والعربُ كثيرًا مَّا تحملُ الشيءَ على الشيءِ لعُلقةٍ بينَهما في المعنى

< Previous | Next >

Abu Talha

Senior Member
Urdu
The following is a quote from an article " عضو أم عضوة؟ ومسائل أخَر " by فيصل بن علي بن أحمد المنصور:

بيانُ وجهِ القياسِ في [تأنيث محدثٍ كلمةً صادَفَها]:
لا يخلو ما يرِدُ عليك أن يكون أحدَ ضربينِ :
الضربُ الأول : أن يَّكون لفظًا مشتقًّا ... أو لفظًا موافِقًا في معناه لمعنَى المشتقِّ ، كـ ( أستاذ ) ، و ( تلميذ ) ... . وهذا الضربُ تنحو بهِ نحوَ ما ذكرنا من تذكيرِ مذكرِه بطرحِ التاءِ ، وتأنيثِ مؤنثِه بزيادتِها ؛ فتقولُ : ( أستاذ ، وأستاذة ) ، و ( تلميذ ، وتلميذة ) ، كما تقول : ( قائم ، وقائمة ) . والعربُ كثيرًا مَّا تحملُ الشيءَ على الشيءِ لعُلقةٍ بينَهما في المعنى ، وإن لم يجرِ لفظُه على قياسِه ، كما فعلوا في بعضِ الأسماءِ الجامدةِ في النعتِ ، والحالِ . وممَّا يشهد لهذا أنهم جمعوا الأوَّل منهما جمعَ مذكَّرٍ سالمًا ؛ فقالوا : ( الأستاذُونَ ) ...
Source: عضو أم عضوة؟ ومسائل أخَر

What exactly does the author mean by the boldface section, and especially what are some examples of كما فعلوا في بعضِ الأسماءِ الجامدةِ في النعتِ ، والحالِ ?

I don't think he means that أسماء جامدة can be feminized with تاء التأنيث because he later says:
وممَّا يُثبتُ لكَ امتناعَه أنّا لو أجزناه ، لكانَ لكَ أن تقولَ : ( مررتُ برجلٍ بدرةٍ أمُّه ) ، و ( هذه امرأة بدرةٌ ) ؛ أي : جميلة كالبدرِ ، كما قلتَ : ( هذه امرأةٌ عضوةٌ ) . وهذا بيِّنُ القبحِ والفسادِ .
So what did the Arabs do with بعضِ الأسماءِ الجامدةِ في النعتِ ، والحالِ ?

Thank you.
 
  • analeeh

    Senior Member
    English - UK
    I think he's just saying that in certain contexts in na3t and 7aal, words may be treated as feminine because of their semantic (and grammatical) association with another word. Without an example I can't be certain of this, though. I read some of the article but it's a bit turgid for my tastes (so apologies) but my impression is that the point he's making is that when words like عضو are used in a sense similar to that of a 'derived' word they can be made feminine with suffixes, just like words which are not 'derived' in form (e.g. أستاذ) can sometimes be pluralised with suffixes rather than a broken plural when they have a 'derived' sense.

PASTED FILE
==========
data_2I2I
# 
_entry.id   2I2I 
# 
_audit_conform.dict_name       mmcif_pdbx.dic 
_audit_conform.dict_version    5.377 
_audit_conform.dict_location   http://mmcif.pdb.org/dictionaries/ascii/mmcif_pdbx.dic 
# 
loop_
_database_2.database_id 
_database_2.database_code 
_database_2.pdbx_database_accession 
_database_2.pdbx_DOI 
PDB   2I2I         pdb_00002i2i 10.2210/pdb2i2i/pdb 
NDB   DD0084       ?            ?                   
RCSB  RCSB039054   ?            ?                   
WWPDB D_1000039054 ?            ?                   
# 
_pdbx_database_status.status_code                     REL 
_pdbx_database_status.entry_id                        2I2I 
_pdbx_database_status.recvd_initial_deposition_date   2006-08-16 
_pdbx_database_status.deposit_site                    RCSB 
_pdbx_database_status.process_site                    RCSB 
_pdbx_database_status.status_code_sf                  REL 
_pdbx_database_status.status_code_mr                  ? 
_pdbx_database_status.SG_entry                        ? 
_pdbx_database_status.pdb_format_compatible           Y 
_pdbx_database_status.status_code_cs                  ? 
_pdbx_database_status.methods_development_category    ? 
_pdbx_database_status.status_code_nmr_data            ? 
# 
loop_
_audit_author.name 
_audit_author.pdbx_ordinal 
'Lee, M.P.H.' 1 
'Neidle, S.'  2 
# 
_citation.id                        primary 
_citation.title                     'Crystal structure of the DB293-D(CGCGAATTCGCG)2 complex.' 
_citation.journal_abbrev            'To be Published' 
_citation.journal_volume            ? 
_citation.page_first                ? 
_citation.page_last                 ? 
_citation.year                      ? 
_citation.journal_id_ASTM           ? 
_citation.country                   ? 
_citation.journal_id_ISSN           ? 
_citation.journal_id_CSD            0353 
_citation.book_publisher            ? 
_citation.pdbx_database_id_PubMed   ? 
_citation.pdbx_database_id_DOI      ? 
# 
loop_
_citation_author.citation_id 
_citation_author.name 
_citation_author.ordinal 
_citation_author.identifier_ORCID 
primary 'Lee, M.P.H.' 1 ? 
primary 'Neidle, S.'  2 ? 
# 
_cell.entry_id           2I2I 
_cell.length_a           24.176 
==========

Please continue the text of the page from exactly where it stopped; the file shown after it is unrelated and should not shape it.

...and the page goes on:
Abu Talha

    Senior Member
    Urdu
    I see what you mean.

    But if he's not claiming any sort of modification to the word itself when treated as feminine why would he bring that up in a context where he's talking about making أستاذ into أستاذة which is a modification?

    As for an example of a masculine word treated as feminine, perhaps this example fits:
    1576375523771.png

    Source: الأصول في النحو لابن السراج 3/476
     
    Last edited:

    Abu Talha

    Senior Member
    Urdu
    Sorry, just saw your edit.
    but my impression is that the point he's making is that when words like عضو are used in a sense similar to that of a 'derived' word they can be made feminine with suffixes, just like words which are not 'derived' in form (e.g. أستاذ) can sometimes be pluralised with suffixes rather than a broken plural when they have a 'derived' sense.
    Hmm.. I didn't think so because as I quoted he didn't allow هذه امرأة بدرة as support for not allowing هذه امرأةٌ عضوةٌ .
     

    analeeh

    Senior Member
    English - UK
    You're right that he's not supporting عضوة with this point, since he later argues that you shouldn't say عضوة. But he is making that point about أستاذ in the paragraph as a whole. And yes, I think your example is one of the ones he's talking about. And I think the absence of a feminine suffix here is exactly what he is talking about when he says وإن لم يجر لفظه على قياسه, i.e. in those cases its form doesn't reflect the gender attributed to it with any suffix, although I might be wrong.
     
    < Previous | Next >
    Top